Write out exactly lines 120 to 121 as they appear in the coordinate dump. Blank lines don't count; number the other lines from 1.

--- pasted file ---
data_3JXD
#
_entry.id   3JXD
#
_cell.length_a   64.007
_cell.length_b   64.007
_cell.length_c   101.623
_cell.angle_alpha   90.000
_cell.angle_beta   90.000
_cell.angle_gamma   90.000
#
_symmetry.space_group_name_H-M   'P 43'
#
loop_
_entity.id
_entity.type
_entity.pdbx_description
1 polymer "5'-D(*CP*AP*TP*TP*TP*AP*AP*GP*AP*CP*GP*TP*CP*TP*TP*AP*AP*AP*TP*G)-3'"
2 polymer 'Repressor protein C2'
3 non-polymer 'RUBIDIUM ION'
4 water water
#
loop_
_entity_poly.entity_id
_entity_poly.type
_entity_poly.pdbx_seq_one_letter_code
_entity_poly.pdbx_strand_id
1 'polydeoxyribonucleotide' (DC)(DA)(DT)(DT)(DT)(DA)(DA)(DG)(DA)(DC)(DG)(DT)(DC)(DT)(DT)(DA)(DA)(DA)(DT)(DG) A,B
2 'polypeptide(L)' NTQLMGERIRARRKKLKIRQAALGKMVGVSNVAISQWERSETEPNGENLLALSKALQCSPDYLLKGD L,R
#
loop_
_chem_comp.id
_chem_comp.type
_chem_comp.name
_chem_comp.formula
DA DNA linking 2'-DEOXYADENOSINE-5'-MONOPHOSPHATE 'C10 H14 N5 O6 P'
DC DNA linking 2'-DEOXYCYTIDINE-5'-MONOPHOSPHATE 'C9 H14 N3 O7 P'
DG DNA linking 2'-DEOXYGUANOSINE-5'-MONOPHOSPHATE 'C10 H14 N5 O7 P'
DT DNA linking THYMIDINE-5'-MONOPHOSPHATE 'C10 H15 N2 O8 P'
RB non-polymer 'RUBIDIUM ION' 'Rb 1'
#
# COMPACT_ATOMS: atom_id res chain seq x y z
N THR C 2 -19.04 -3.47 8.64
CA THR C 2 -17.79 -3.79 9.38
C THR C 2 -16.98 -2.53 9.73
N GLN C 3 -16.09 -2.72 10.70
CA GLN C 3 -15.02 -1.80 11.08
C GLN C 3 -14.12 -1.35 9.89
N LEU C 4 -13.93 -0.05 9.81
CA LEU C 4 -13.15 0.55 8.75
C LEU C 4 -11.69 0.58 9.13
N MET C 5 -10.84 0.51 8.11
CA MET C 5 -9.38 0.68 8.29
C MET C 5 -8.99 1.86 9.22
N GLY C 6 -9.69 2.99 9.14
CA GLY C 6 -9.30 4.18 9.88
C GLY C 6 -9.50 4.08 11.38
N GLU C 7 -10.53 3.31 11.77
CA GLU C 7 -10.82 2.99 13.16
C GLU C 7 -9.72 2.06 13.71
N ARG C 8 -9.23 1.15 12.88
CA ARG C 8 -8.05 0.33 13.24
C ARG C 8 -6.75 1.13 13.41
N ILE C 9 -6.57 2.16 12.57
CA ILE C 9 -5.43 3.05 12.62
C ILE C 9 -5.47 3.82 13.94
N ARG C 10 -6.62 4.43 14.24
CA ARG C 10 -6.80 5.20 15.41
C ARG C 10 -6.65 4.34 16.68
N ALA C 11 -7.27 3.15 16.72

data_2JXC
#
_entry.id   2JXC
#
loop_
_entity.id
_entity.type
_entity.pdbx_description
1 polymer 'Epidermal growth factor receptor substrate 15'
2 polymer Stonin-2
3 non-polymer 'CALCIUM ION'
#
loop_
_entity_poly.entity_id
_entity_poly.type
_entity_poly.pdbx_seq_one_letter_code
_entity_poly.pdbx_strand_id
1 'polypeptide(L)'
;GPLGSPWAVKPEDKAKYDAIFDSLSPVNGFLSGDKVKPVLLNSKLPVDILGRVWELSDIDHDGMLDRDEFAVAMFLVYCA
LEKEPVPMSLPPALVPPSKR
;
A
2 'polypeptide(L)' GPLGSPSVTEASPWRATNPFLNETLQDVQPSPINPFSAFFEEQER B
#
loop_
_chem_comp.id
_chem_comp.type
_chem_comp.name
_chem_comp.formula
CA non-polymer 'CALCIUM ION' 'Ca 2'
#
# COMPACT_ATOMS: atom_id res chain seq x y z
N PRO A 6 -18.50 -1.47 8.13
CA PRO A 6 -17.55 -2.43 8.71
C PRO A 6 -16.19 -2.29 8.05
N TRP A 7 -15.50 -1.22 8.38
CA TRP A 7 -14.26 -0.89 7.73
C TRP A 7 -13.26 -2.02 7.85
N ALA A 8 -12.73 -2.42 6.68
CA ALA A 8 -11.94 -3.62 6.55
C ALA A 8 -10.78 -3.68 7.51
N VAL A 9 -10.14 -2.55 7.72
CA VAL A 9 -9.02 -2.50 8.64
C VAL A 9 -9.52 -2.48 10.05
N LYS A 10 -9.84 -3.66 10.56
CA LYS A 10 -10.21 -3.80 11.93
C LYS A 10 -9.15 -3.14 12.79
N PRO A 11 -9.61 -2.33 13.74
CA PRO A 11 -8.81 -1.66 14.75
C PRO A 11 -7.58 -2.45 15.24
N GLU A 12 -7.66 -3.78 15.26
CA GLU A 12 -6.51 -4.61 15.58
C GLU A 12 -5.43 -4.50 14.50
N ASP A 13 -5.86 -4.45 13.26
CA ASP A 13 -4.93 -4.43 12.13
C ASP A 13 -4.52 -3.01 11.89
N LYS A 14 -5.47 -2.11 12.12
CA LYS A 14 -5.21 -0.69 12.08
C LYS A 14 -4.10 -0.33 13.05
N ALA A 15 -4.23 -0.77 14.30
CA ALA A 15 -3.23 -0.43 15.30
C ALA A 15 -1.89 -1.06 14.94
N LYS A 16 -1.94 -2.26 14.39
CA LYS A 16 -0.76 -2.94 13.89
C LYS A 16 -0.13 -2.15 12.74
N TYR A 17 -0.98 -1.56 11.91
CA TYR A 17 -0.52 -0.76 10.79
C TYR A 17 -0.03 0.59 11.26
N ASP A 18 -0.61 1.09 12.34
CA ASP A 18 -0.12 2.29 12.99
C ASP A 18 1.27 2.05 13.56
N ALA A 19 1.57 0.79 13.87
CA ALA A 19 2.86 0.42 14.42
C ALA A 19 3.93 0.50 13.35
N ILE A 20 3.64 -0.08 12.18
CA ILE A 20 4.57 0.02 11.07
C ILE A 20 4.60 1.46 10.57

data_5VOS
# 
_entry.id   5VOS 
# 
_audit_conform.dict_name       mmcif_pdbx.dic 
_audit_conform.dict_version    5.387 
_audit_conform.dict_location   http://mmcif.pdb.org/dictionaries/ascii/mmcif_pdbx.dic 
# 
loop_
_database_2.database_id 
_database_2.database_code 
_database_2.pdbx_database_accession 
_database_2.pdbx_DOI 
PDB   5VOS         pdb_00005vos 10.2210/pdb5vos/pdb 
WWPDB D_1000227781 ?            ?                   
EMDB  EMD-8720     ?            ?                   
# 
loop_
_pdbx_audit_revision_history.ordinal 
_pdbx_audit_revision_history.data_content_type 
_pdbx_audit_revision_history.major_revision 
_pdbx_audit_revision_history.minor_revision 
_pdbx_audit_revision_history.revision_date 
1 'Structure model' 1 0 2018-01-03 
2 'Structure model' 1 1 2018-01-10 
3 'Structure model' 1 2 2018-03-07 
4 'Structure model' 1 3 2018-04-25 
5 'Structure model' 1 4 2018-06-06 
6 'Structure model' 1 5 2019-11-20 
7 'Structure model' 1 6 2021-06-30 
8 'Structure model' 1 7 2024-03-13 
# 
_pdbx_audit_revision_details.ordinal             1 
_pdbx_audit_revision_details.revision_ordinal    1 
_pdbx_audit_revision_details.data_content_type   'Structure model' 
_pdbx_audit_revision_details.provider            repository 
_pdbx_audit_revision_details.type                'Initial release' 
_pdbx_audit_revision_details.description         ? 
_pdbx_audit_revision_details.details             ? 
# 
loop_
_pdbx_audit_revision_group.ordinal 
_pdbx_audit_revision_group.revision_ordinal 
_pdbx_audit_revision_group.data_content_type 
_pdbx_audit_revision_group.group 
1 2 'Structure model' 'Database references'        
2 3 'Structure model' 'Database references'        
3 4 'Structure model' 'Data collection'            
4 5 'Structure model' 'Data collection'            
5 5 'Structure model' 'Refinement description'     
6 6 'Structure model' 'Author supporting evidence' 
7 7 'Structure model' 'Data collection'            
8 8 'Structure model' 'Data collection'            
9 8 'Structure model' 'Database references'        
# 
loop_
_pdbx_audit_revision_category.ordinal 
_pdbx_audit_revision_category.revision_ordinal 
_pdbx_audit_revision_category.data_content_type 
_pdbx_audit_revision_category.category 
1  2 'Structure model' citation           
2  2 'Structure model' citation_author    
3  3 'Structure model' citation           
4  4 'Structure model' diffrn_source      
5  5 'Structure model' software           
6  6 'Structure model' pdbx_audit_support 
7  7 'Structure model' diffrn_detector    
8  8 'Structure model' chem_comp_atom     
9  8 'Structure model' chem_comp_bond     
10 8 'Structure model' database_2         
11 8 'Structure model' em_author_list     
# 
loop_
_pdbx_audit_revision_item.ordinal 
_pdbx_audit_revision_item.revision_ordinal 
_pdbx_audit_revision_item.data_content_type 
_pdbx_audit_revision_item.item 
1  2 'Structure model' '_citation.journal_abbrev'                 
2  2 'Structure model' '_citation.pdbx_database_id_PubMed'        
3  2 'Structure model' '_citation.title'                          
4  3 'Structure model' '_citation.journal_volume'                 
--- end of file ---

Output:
C PRO A 11 -7.58 -2.45 15.24
N GLU A 12 -7.66 -3.78 15.26